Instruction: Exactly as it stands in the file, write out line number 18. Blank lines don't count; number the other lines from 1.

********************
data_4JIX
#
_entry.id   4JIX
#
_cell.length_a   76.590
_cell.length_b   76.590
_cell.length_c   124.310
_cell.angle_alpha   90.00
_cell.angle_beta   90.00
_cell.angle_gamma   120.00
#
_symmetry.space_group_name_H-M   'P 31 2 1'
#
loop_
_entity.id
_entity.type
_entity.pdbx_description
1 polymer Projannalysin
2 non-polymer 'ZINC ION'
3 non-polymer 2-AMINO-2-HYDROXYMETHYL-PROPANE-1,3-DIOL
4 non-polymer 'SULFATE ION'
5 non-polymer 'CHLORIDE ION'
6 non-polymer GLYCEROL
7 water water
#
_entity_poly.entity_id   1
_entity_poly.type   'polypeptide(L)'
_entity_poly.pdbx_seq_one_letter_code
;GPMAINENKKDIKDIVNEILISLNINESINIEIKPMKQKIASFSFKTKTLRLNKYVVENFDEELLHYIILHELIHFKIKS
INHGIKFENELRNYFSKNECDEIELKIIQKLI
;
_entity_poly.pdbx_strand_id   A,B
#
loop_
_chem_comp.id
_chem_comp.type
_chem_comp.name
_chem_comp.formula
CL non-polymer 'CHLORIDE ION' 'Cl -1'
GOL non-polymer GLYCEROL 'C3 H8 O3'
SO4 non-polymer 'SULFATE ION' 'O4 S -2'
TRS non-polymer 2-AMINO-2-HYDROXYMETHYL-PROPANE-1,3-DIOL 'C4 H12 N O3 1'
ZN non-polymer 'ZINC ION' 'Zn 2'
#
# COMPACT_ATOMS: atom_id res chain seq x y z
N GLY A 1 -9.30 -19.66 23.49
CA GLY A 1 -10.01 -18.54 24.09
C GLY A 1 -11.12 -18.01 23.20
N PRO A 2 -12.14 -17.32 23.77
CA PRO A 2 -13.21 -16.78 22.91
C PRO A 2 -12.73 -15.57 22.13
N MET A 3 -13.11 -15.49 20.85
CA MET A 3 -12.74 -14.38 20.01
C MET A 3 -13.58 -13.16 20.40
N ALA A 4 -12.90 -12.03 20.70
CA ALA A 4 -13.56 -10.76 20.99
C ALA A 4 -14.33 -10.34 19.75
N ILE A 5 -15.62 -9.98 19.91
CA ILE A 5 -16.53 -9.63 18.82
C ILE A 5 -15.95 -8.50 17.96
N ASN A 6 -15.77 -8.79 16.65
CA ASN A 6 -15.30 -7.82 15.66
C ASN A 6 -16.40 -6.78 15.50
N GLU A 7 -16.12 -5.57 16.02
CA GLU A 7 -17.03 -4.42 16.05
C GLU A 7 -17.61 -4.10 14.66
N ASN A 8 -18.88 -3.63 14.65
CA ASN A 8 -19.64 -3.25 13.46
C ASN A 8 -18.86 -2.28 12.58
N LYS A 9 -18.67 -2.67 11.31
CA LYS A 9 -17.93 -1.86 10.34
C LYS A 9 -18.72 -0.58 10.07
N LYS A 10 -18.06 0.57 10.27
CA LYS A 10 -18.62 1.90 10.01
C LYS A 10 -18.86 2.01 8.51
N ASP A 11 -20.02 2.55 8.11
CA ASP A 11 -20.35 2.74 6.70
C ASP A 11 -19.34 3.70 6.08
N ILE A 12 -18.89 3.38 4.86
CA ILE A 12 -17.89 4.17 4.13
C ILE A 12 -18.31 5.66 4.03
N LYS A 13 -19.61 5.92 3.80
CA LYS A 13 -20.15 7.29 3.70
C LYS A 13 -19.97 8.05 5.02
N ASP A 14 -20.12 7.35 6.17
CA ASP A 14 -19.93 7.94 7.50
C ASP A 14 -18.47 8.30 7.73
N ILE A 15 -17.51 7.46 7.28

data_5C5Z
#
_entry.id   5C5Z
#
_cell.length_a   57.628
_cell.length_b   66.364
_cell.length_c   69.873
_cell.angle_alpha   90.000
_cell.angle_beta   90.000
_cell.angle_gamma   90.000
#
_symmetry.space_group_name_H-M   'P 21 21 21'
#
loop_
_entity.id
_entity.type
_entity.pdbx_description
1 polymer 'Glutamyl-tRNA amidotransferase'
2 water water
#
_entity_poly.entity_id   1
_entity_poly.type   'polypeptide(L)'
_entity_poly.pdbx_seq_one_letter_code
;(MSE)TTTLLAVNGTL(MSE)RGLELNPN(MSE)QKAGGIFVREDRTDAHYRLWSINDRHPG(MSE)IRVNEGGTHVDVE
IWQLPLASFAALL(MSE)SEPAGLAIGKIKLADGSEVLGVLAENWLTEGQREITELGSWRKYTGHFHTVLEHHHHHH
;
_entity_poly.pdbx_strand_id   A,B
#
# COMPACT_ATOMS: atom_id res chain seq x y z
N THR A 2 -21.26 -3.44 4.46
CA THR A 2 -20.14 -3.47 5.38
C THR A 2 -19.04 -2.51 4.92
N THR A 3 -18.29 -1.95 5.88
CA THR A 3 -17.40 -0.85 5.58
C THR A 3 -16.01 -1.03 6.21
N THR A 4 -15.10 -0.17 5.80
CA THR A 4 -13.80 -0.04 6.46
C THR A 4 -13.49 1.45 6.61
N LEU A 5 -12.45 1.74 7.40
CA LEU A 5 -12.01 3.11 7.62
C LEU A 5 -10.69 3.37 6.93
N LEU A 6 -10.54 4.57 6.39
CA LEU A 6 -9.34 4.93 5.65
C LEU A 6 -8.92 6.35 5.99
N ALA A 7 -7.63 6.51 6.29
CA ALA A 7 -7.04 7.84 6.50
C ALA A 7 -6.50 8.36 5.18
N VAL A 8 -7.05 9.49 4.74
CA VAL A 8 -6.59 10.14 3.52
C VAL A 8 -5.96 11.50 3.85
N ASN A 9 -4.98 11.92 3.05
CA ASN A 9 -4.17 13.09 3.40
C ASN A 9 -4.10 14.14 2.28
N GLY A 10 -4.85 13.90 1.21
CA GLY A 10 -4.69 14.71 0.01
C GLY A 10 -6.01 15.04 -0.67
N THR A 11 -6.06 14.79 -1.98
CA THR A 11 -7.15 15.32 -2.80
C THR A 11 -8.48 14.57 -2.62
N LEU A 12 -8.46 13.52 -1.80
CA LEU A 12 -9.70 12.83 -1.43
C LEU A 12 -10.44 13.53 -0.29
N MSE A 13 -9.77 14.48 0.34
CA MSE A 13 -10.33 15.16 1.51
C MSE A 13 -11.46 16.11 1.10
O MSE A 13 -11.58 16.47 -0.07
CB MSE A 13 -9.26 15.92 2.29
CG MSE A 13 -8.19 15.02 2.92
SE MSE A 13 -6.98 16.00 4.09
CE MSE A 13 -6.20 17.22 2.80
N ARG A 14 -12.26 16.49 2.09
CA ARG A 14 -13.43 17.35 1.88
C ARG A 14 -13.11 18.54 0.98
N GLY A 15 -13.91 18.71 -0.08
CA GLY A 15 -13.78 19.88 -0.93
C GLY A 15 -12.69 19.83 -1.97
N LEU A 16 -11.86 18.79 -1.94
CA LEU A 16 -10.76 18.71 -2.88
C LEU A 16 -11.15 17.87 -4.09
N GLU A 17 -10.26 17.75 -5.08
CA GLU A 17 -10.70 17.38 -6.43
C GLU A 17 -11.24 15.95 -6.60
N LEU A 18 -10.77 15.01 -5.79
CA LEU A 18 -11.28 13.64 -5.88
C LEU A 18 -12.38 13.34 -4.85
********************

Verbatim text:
1 polymer Projannalysin